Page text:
I was so excited to get my new Macbook pro at the end of 2021, and upgrade to the 2022 version of Premiere Pro. There are exciting new features - including better preview modes for clips, as well as intuitive closed-captioning options.
My files were saved in the 2017 version - I'd upgraded to 2019 at one point, but there were features missing (like expanding track height via trackpad). So, I stuck with the older version.
When I tried opening one of these files, I was greeted with an error message:
Ok. Well, maybe 2017 was too old.
I opened & resaved my projects' files in the 2019 version.
I scoured the interwebs, looking for solutions.
I tried every solution that worked for others.
Deciding that my faith wasn't strong enough to will a miracle, I sadly returned to my old laptop.
Next week, I'm off to vacation. The dread of having to schlepp two laptops was enough to inspire me to revisit the issue.
Sadly, there were no new tips & tricks to try.
Clearly I couldn't simply open my old files in the new program - it just caused the scratch disk error message.
I also couldn't simply export the timelines as editable tracks - the export options offered a 'finished' product that collapsed the tracks into a final mix. I need to finish my actual edits, manipulating multiple audio & video tracks.
Also, I couldn't simply accept the new scratch disk location option Premiere Pro 2022 offered. Every time I opted for the suggested choice, the file didn't load, and I was booted back to the Premiere Pro home page.
So, it was time to experiment. Working backwards from the 2022 version, I needed to see if there was a way to get my timelines & assets into a new file.
And, I'm THRILLED to share a workaround. It won't fix the scratch disk issue, but it WILL allow you to access your entire project in Premiere Pro 2022, and finish your edits.
I created a new project on my laptop with PP 2022, with its native settings, but created a new folder on my desktop for the new project. To keep myself organized, I used the same project name, but appended it to "2022".
Once the new project was open, I went to my hard drive & dragged the old .prproj file into the import box. I left it at default settings and clicked "ok". It took a few minutes for it to finish - you may see the dreaded spinning ball o'doom because it's taxing on even my new, robust system.
But: ALL the sequences, original audio files & original video files were brought in, in their appropriate bins, ready to edit!
I chose to keep all source files on my external hard drive - but, there is an option to create a folder on your computer with all the assets.
I saved this new file & repeated the process with all the projects on the drive. All successful!
Leave me a comment if this solution worked for you. It was a total life safer for me & I hope it can help others, too!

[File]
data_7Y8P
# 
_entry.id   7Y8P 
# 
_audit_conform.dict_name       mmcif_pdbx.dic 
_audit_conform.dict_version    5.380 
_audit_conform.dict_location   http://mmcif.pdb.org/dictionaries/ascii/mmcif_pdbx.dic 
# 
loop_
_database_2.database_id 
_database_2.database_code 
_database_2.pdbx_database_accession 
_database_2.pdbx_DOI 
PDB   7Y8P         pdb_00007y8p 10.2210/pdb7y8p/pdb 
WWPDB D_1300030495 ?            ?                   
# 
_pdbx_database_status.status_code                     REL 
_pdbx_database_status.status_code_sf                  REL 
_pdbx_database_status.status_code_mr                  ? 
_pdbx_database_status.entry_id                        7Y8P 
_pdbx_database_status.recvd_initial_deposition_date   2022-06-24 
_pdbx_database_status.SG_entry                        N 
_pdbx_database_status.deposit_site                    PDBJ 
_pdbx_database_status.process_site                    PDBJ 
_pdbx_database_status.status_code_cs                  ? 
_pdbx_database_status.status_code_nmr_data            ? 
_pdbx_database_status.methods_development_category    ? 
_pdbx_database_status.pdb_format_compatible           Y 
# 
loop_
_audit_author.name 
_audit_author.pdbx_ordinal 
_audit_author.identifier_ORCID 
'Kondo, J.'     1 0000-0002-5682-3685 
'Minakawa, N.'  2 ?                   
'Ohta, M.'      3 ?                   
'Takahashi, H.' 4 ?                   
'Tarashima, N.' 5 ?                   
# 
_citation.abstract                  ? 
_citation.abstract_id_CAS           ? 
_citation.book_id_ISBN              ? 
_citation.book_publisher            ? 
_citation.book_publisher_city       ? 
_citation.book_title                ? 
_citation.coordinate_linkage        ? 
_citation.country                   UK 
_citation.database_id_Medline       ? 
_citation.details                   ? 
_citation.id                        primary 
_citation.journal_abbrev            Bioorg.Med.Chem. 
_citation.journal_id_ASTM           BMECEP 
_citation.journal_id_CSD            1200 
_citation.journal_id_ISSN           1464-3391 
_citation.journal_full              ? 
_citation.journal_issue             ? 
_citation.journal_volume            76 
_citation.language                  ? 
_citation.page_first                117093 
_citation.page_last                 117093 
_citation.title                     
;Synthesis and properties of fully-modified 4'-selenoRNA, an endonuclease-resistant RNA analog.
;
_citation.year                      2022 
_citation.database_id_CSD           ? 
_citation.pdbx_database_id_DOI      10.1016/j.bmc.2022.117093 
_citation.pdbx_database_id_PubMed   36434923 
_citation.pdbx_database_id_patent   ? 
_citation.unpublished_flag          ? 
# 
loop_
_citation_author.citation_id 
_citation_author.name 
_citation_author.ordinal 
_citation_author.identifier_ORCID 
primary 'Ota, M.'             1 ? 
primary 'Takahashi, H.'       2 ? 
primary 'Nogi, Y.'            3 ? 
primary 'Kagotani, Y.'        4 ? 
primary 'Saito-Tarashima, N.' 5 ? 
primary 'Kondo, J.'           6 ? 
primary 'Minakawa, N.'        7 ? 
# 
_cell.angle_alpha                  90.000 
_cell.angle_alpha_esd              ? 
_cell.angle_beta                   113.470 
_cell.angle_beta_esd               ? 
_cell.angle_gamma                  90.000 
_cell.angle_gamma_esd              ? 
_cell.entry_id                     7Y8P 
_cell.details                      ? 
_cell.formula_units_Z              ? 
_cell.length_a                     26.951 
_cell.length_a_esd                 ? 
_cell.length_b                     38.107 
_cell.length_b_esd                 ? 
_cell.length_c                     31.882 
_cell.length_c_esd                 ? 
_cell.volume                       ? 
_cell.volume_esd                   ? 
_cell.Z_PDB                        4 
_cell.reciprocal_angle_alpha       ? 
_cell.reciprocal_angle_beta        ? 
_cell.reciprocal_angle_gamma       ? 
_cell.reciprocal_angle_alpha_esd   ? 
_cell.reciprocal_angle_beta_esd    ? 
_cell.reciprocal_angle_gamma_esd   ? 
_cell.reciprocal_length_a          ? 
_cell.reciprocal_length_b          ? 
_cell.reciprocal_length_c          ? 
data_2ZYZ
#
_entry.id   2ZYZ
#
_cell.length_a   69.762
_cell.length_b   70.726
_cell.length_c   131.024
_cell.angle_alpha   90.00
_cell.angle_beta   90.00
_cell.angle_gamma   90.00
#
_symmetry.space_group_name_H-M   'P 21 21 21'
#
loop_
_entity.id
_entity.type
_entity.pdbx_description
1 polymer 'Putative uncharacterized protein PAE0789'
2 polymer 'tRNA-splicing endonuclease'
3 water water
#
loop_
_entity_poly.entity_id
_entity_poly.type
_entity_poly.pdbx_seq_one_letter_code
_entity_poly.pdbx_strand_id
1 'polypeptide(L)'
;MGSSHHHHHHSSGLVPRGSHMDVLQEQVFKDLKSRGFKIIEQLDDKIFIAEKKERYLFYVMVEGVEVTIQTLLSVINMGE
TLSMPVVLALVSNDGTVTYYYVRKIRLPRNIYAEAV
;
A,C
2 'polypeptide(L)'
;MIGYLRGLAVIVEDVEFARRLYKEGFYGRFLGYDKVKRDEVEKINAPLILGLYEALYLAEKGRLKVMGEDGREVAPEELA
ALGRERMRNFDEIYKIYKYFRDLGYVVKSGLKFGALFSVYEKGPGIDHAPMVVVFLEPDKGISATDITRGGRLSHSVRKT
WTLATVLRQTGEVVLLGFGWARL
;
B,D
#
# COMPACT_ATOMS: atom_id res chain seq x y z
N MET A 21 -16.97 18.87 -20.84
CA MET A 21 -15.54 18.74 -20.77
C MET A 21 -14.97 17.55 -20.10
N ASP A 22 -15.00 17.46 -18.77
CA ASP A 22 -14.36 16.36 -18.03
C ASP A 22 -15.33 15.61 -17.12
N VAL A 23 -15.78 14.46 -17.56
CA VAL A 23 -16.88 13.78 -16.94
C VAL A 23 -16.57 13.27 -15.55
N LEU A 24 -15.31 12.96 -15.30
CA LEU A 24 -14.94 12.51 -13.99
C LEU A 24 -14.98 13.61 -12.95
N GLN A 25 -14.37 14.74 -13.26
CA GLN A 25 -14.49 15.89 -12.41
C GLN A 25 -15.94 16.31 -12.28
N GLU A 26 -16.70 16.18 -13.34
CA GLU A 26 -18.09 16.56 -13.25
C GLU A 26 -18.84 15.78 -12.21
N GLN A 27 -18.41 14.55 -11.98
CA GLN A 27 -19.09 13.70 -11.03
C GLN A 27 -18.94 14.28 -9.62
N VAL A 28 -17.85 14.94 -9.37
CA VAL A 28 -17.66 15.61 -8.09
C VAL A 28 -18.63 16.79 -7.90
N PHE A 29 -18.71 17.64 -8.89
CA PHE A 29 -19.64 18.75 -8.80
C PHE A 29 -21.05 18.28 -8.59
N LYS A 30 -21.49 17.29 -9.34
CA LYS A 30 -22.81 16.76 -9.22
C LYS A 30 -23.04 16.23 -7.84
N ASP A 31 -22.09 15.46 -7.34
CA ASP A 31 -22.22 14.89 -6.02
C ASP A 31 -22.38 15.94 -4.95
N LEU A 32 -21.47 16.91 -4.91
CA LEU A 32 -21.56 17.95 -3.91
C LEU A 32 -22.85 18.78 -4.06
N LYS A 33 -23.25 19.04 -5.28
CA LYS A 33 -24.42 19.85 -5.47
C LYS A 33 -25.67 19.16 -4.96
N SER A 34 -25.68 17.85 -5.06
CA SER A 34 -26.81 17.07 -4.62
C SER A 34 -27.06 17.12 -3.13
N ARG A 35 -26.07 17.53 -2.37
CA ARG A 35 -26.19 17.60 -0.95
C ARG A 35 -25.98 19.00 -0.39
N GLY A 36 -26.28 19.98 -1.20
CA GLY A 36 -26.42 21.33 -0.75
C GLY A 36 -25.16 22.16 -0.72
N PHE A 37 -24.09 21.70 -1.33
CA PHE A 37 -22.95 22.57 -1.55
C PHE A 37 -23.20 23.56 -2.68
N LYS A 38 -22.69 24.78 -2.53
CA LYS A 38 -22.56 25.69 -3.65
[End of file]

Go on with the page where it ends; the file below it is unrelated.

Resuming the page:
Make a movie.
Seriously, it's that easy. You don't need a degree, or a fancy camera, or permission. That's the one we all wait for, isn't it? Permission to do something completely different, impractical, self-indulgent, **shudder** ”ARTISTIC”, or **gasp** FUN!!! Yeah. You don't need it.
Now, don't get me wrong, making a movie is a lot of hard work. And you have to want to do it so badly that you'll pull yourself through some of the most heartbreaking, frustrating, and challenging moments of your life. No, this is not an exaggeration – you'll likely hit on every emotion/mental state in your journey as a filmmaker. In my own experience, laughter, tears, inspiration, hopelessness, pride, embarrassment, confident assurance, lost composure, the energized 'high' of creativity, and the spent exhaustion of creating were all part of the process.
But, I don't think that's actually the right question. I think you want to know how to become a SUCCESSFUL filmmaker.
Yes, anyone with a smartphone or DSLR camera can make a movie. But, how do you make a watchable, interesting film? What does it actually take to make a movie? What are the components of the process, and how do you build your skillset to put the pieces together? Do you rely on others' expertise, or control the process?
Believe it or not, “Success” in filmmaking often simply means finishing the movie you set out to make (or some version of it). Most of us will never make a living directly from our work. There are thousands of high quality films being produced every year. Only a small fraction of these make it into festivals or reach an audience. Although streaming platforms have opened new opportunities to have your work seen, they've quickly been saturated by the 1000s of other films waiting for their audience. You have a slim chance of creating that coveted breakthrough hit.
Slim, yes, but still a chance.
Now, it’s up to you to do the work to level up your experience so you can be ready to submit the best possible version of your film(s), and earn that opportunity for ultimate success.
So, where do you even start?
5 TIPS TO BECOMING A (SUCCESSFUL) FILMMAKER
1. Master your tools!
Whatever you own right now. Learn it. Read the manual! (Nerdy, I know, but your gear often has hidden capabilities, and if there are easier ways to perform the functions you need - IT’S IN THE MANUAL)
Camera on your phone? Use ALL the modes.
DSLR? Master manual control with one lens. Different apertures, lighting conditions. Compare a prime lens vs zoom, if you have both.